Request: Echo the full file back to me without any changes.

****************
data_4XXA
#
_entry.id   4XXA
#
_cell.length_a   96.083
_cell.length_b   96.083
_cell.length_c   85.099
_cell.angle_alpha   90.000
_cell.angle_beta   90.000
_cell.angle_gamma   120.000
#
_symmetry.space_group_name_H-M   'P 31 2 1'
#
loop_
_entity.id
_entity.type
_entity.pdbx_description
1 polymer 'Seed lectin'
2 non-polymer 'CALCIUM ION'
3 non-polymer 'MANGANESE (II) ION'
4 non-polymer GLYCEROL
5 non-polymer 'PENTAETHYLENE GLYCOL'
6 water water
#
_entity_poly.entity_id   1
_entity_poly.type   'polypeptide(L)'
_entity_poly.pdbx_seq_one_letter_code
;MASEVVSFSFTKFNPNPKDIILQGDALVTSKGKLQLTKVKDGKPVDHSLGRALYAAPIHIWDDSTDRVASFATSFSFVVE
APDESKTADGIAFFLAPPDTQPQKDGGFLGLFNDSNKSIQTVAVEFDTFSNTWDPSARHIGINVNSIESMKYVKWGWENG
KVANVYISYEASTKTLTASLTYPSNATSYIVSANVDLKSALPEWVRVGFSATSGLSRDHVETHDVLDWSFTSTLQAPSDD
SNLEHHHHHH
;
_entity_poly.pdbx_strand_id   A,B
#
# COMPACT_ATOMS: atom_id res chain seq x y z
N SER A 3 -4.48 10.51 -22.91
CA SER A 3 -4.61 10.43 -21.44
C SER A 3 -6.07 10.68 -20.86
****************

data_4XXA
#
_entry.id   4XXA
#
_cell.length_a   96.083
_cell.length_b   96.083
_cell.length_c   85.099
_cell.angle_alpha   90.000
_cell.angle_beta   90.000
_cell.angle_gamma   120.000
#
_symmetry.space_group_name_H-M   'P 31 2 1'
#
loop_
_entity.id
_entity.type
_entity.pdbx_description
1 polymer 'Seed lectin'
2 non-polymer 'CALCIUM ION'
3 non-polymer 'MANGANESE (II) ION'
4 non-polymer GLYCEROL
5 non-polymer 'PENTAETHYLENE GLYCOL'
6 water water
#
_entity_poly.entity_id   1
_entity_poly.type   'polypeptide(L)'
_entity_poly.pdbx_seq_one_letter_code
;MASEVVSFSFTKFNPNPKDIILQGDALVTSKGKLQLTKVKDGKPVDHSLGRALYAAPIHIWDDSTDRVASFATSFSFVVE
APDESKTADGIAFFLAPPDTQPQKDGGFLGLFNDSNKSIQTVAVEFDTFSNTWDPSARHIGINVNSIESMKYVKWGWENG
KVANVYISYEASTKTLTASLTYPSNATSYIVSANVDLKSALPEWVRVGFSATSGLSRDHVETHDVLDWSFTSTLQAPSDD
SNLEHHHHHH
;
_entity_poly.pdbx_strand_id   A,B
#
# COMPACT_ATOMS: atom_id res chain seq x y z
N SER A 3 -4.48 10.51 -22.91
CA SER A 3 -4.61 10.43 -21.44
C SER A 3 -6.07 10.68 -20.86